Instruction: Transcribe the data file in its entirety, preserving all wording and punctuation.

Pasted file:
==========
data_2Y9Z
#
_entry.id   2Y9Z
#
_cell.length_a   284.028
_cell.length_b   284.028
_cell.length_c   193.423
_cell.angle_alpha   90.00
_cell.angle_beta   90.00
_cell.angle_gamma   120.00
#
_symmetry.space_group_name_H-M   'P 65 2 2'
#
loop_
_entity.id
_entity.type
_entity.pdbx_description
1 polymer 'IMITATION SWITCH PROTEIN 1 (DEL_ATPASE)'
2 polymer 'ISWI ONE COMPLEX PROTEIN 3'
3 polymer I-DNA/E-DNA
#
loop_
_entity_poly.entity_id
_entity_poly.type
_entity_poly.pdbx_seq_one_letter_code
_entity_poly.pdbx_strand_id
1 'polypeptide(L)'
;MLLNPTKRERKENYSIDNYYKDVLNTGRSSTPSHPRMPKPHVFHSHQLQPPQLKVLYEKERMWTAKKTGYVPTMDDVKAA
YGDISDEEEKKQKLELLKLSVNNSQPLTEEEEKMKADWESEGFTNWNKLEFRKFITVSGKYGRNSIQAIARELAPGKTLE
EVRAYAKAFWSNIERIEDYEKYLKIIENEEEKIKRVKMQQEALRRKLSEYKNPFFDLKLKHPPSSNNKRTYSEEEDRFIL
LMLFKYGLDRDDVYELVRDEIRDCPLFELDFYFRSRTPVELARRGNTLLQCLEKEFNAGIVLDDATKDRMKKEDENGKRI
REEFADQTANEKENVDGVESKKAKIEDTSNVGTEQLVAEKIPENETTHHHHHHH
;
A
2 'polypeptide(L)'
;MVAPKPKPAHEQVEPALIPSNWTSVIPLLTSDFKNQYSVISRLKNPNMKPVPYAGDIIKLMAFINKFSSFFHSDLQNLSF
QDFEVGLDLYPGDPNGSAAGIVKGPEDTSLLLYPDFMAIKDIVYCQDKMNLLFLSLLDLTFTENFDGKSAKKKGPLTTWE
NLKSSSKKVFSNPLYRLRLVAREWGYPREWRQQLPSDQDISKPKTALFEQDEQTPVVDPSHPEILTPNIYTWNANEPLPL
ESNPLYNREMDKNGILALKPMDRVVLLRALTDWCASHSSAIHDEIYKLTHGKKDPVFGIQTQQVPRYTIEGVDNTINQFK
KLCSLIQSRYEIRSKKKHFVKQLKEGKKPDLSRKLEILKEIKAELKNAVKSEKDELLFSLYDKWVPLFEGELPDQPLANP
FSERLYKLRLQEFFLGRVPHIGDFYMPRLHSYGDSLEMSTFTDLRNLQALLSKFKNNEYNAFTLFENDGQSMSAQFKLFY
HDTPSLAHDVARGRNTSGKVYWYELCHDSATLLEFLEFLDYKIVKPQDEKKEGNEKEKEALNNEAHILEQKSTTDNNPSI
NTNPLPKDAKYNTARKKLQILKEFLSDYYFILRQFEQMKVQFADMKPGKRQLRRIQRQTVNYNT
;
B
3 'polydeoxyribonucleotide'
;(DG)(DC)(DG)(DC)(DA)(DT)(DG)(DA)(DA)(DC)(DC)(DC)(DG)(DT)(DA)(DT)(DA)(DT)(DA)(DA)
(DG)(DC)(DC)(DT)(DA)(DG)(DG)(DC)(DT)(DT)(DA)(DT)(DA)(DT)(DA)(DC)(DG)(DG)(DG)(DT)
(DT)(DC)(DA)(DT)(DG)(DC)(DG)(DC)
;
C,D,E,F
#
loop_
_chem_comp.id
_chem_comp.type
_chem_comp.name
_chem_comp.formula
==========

data_2Y9Z
#
_entry.id   2Y9Z
#
_cell.length_a   284.028
_cell.length_b   284.028
_cell.length_c   193.423
_cell.angle_alpha   90.00
_cell.angle_beta   90.00
_cell.angle_gamma   120.00
#
_symmetry.space_group_name_H-M   'P 65 2 2'
#
loop_
_entity.id
_entity.type
_entity.pdbx_description
1 polymer 'IMITATION SWITCH PROTEIN 1 (DEL_ATPASE)'
2 polymer 'ISWI ONE COMPLEX PROTEIN 3'
3 polymer I-DNA/E-DNA
#
loop_
_entity_poly.entity_id
_entity_poly.type
_entity_poly.pdbx_seq_one_letter_code
_entity_poly.pdbx_strand_id
1 'polypeptide(L)'
;MLLNPTKRERKENYSIDNYYKDVLNTGRSSTPSHPRMPKPHVFHSHQLQPPQLKVLYEKERMWTAKKTGYVPTMDDVKAA
YGDISDEEEKKQKLELLKLSVNNSQPLTEEEEKMKADWESEGFTNWNKLEFRKFITVSGKYGRNSIQAIARELAPGKTLE
EVRAYAKAFWSNIERIEDYEKYLKIIENEEEKIKRVKMQQEALRRKLSEYKNPFFDLKLKHPPSSNNKRTYSEEEDRFIL
LMLFKYGLDRDDVYELVRDEIRDCPLFELDFYFRSRTPVELARRGNTLLQCLEKEFNAGIVLDDATKDRMKKEDENGKRI
REEFADQTANEKENVDGVESKKAKIEDTSNVGTEQLVAEKIPENETTHHHHHHH
;
A
2 'polypeptide(L)'
;MVAPKPKPAHEQVEPALIPSNWTSVIPLLTSDFKNQYSVISRLKNPNMKPVPYAGDIIKLMAFINKFSSFFHSDLQNLSF
QDFEVGLDLYPGDPNGSAAGIVKGPEDTSLLLYPDFMAIKDIVYCQDKMNLLFLSLLDLTFTENFDGKSAKKKGPLTTWE
NLKSSSKKVFSNPLYRLRLVAREWGYPREWRQQLPSDQDISKPKTALFEQDEQTPVVDPSHPEILTPNIYTWNANEPLPL
ESNPLYNREMDKNGILALKPMDRVVLLRALTDWCASHSSAIHDEIYKLTHGKKDPVFGIQTQQVPRYTIEGVDNTINQFK
KLCSLIQSRYEIRSKKKHFVKQLKEGKKPDLSRKLEILKEIKAELKNAVKSEKDELLFSLYDKWVPLFEGELPDQPLANP
FSERLYKLRLQEFFLGRVPHIGDFYMPRLHSYGDSLEMSTFTDLRNLQALLSKFKNNEYNAFTLFENDGQSMSAQFKLFY
HDTPSLAHDVARGRNTSGKVYWYELCHDSATLLEFLEFLDYKIVKPQDEKKEGNEKEKEALNNEAHILEQKSTTDNNPSI
NTNPLPKDAKYNTARKKLQILKEFLSDYYFILRQFEQMKVQFADMKPGKRQLRRIQRQTVNYNT
;
B
3 'polydeoxyribonucleotide'
;(DG)(DC)(DG)(DC)(DA)(DT)(DG)(DA)(DA)(DC)(DC)(DC)(DG)(DT)(DA)(DT)(DA)(DT)(DA)(DA)
(DG)(DC)(DC)(DT)(DA)(DG)(DG)(DC)(DT)(DT)(DA)(DT)(DA)(DT)(DA)(DC)(DG)(DG)(DG)(DT)
(DT)(DC)(DA)(DT)(DG)(DC)(DG)(DC)
;
C,D,E,F
#
loop_
_chem_comp.id
_chem_comp.type
_chem_comp.name
_chem_comp.formula